In the mid-1700s, British commander Lord Jeffery Amherst ordered that Native Americans be killed by smallpox. But germ warfare would not immediately tarnish his name; in fact, several North American towns and locales would bear it. More than 200 years later, however, his enthusiasm for smallpox has returned to haunt the British commander’s legacy.
At Amherst College, the selective New England liberal arts school in Massachusetts, there is a decent chance Lord Jeff could be replaced by a rodent.
For years, the Amherst College mascot and sports teams were unofficially known as the Lord Jeffs. The college itself is named after the Massachusetts town where it is located; the town, in turn, was named after the British baron when it was incorporated in 1759. Still, references to Lord Jeff dotted the campus, with his name displayed on an inn, a coffee shop and other businesses.
In early 2016, amid a national conversation about controversial team names and trademarks, Amherst’s trustees decided to officially give the unofficial mascot the heave-ho.
“Lord Jeff as a mascot may be unofficial, but the college, when its own resources are involved, can decide not to employ this reference in its official communications, its messaging, and its symbolism (including in the name of the inn, the only place on the campus where the Lord Jeffery name officially appears),” the Amherst board chairman, Cullen Murphy, wrote in a January 2016 letter, as The Washington Post reported.
Rising to the rank of major-general in the Seven Years’ War campaign against New France, Amherst could be a courteous warrior — if his enemies were colonists of European descent. In 1760, the commander praised Montreal nuns for tending to the British wounded, Alberta’s Edmonton Journal reported in 2001. He sent the women a letter of thanks along with bottles of wine.
But, toward Native Americans, such gallantry evaporated. In a 1763 missive to his subordinate Henry Bouquet, Amherst encouraged sickening the indigenous tribes with smallpox microbes.
“Could it not be contrived to send the smallpox among the disaffected tribes of Indians?” Amherst wrote, as noted in historian Henry W. Brands’s biography of Andrew Jackson. “We must on this occasion use every stratagem in our power to reduce them.” When Bouquet indicated his plan to deliver smallpox via blankets, Amherst replied, “You will do well to try to inoculate [by which Amherst meant infect] the Indians by means of blankets, as well as to try every other method that can serve to extirpate this execrable race.”
With those words, Amherst would become, as the Journal put it, “the first bioterrorist in North America.”
(A few historians have disputed the claims that the British would have had the prerequisite knowledge to wage microbial war on their enemies. Others argue that smallpox had already infected Native Americans before Amherst approved the blanket weapon. But University of Massachusetts Amherst political scientist Peter d’Errico concluded that the general certainly had the intent to sicken the native people with smallpox. In his analysis of the letters between Amherst and Bouquet, d’Errico wrote that the correspondence removed “all doubt about the validity of the stories about Lord Jeff and germ warfare.”)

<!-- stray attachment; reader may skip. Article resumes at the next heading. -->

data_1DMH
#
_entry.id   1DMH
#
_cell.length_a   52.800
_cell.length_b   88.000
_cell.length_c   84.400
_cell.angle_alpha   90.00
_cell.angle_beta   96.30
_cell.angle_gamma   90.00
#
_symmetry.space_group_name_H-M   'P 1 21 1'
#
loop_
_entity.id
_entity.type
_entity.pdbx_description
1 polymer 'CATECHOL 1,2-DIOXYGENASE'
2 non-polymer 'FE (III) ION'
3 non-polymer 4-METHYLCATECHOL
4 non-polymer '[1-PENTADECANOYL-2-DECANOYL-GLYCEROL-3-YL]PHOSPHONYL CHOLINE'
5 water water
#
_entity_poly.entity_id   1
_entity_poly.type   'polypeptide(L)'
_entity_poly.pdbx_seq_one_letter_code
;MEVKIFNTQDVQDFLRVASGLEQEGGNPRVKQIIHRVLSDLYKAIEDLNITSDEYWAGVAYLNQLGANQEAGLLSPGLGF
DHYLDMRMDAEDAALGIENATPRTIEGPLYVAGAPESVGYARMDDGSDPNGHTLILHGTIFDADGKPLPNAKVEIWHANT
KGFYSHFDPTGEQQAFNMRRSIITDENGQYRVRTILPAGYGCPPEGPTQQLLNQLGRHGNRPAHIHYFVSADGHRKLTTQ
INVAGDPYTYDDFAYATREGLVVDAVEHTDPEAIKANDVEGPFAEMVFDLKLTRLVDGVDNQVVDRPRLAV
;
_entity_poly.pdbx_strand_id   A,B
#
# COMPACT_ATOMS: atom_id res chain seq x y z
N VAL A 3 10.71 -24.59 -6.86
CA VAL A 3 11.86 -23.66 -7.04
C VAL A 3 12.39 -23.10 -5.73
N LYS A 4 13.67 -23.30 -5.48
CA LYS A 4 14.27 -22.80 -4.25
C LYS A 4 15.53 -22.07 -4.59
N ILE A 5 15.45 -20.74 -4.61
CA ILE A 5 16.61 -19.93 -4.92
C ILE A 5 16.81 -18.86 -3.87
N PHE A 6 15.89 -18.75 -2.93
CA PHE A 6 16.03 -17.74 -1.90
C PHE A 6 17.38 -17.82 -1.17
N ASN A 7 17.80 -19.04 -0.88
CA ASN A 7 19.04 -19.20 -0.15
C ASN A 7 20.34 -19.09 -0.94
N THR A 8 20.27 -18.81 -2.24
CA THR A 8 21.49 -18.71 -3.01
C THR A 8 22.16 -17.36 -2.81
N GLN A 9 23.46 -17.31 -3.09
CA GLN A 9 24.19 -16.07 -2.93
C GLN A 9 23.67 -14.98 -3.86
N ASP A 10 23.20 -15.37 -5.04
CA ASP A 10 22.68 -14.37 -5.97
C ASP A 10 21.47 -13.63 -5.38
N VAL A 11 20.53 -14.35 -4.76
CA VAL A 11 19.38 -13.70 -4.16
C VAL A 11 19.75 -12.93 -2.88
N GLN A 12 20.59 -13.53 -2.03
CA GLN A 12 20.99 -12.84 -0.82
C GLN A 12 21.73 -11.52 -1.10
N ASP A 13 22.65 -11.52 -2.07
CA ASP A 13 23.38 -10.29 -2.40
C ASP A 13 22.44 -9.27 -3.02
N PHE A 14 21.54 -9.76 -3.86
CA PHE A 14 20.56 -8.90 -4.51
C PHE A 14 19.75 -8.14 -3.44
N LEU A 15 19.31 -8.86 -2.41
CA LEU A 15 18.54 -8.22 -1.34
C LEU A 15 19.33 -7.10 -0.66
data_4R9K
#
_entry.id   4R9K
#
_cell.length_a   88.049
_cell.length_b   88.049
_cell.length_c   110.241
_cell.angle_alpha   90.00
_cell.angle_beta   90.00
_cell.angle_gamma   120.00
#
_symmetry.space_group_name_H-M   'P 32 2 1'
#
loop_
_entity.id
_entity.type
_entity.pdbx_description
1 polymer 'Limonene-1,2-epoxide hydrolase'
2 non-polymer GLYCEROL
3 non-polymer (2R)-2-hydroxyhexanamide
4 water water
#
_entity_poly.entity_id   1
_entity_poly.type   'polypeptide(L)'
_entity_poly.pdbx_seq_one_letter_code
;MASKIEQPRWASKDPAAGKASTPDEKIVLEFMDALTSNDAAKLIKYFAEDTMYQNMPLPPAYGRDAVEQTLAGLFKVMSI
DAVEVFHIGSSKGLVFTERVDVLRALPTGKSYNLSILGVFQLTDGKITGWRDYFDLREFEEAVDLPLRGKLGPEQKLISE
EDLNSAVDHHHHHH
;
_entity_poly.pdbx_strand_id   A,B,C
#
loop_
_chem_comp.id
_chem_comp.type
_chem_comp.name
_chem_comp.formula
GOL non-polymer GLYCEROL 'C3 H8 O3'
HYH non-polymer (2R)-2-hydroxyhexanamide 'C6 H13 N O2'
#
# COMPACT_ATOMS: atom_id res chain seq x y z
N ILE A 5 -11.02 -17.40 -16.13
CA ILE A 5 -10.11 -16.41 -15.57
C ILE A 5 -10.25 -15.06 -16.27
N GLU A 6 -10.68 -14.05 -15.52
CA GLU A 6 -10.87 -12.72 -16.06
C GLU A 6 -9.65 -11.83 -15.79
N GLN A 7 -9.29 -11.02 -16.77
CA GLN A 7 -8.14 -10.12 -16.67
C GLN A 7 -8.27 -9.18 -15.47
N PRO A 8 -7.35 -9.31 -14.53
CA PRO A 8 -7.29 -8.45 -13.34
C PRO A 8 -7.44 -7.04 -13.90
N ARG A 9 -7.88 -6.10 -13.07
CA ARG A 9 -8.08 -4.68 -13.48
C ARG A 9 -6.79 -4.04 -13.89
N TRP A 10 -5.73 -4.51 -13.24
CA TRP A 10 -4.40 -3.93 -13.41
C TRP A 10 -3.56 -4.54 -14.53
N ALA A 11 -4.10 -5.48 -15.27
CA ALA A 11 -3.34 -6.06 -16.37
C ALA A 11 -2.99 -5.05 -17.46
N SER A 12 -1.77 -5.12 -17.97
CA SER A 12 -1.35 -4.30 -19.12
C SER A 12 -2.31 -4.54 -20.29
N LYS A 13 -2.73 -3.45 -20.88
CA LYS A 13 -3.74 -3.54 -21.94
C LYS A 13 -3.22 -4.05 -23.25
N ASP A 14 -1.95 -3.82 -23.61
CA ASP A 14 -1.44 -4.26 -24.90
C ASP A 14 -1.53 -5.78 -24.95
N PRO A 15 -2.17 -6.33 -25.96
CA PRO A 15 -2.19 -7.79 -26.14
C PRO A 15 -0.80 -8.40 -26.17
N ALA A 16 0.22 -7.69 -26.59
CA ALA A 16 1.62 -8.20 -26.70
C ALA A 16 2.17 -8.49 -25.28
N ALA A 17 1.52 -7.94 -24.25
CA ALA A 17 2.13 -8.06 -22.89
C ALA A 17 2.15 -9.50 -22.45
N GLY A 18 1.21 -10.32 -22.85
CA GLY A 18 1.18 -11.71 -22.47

Commenting on the trustees’ decision, many students expressed their support. “Lord Jeffrey Amherst was a genocidal maniac,” one said, according to the announcement on Amherst’s website.
“If schools can have dead trees as their mascots, or shrimp, we can have something that is not this,” went another.
Not every Amherst alum embraced the rejection of Lord Jeff. “We think of ourselves as Jeffs, and we always will,” said Donald MacNaughton, class of ’65, to the New York Times in 2016.
After dropping Lord Jeff, Amherst launched a replacement campaign. A new mascot would be selected from a pool of submissions, as long as they met criteria such as “visually pleasing” or representing the “Amherst experience or history.”
The school recently announced that it had winnowed down, from more than 2,000 suggestions, 30 semifinalists for its new mascot. These include more traditional team names: The A’s, the Aces, the Wolves. And the unconventional: Fighting Poets, Hamster (an anagram of Amherst), Moose (because, as one suggester put it, “a moose wandered onto campus a year or so ago”) and Dinosaur. Other potential names include: Amethyst, Blaze, Irradients, Luminaries, Octagons, Purple & White and Valley Hawks.
The hunt for a mascot will continue into March, by which time the mascot committee plans to have the Amherst community vote on five finalists.
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